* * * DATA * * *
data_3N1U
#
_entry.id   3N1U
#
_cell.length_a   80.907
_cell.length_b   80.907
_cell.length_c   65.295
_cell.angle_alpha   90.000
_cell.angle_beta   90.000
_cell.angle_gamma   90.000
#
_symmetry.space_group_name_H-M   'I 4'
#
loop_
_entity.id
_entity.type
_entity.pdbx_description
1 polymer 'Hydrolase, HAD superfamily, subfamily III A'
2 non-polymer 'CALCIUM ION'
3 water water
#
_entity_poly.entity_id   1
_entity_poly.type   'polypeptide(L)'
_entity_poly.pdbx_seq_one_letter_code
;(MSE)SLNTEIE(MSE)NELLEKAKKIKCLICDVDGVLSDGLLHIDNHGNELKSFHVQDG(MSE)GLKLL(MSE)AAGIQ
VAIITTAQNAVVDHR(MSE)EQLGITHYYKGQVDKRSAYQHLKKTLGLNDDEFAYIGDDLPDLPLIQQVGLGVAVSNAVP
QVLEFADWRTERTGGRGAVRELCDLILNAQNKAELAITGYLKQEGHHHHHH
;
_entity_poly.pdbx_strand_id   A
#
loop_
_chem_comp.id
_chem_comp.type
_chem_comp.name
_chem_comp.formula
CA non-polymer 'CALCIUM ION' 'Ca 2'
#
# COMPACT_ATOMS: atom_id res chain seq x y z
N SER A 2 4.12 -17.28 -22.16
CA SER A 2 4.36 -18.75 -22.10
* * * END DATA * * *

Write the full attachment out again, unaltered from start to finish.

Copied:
data_3N1U
#
_entry.id   3N1U
#
_cell.length_a   80.907
_cell.length_b   80.907
_cell.length_c   65.295
_cell.angle_alpha   90.000
_cell.angle_beta   90.000
_cell.angle_gamma   90.000
#
_symmetry.space_group_name_H-M   'I 4'
#
loop_
_entity.id
_entity.type
_entity.pdbx_description
1 polymer 'Hydrolase, HAD superfamily, subfamily III A'
2 non-polymer 'CALCIUM ION'
3 water water
#
_entity_poly.entity_id   1
_entity_poly.type   'polypeptide(L)'
_entity_poly.pdbx_seq_one_letter_code
;(MSE)SLNTEIE(MSE)NELLEKAKKIKCLICDVDGVLSDGLLHIDNHGNELKSFHVQDG(MSE)GLKLL(MSE)AAGIQ
VAIITTAQNAVVDHR(MSE)EQLGITHYYKGQVDKRSAYQHLKKTLGLNDDEFAYIGDDLPDLPLIQQVGLGVAVSNAVP
QVLEFADWRTERTGGRGAVRELCDLILNAQNKAELAITGYLKQEGHHHHHH
;
_entity_poly.pdbx_strand_id   A
#
loop_
_chem_comp.id
_chem_comp.type
_chem_comp.name
_chem_comp.formula
CA non-polymer 'CALCIUM ION' 'Ca 2'
#
# COMPACT_ATOMS: atom_id res chain seq x y z
N SER A 2 4.12 -17.28 -22.16
CA SER A 2 4.36 -18.75 -22.10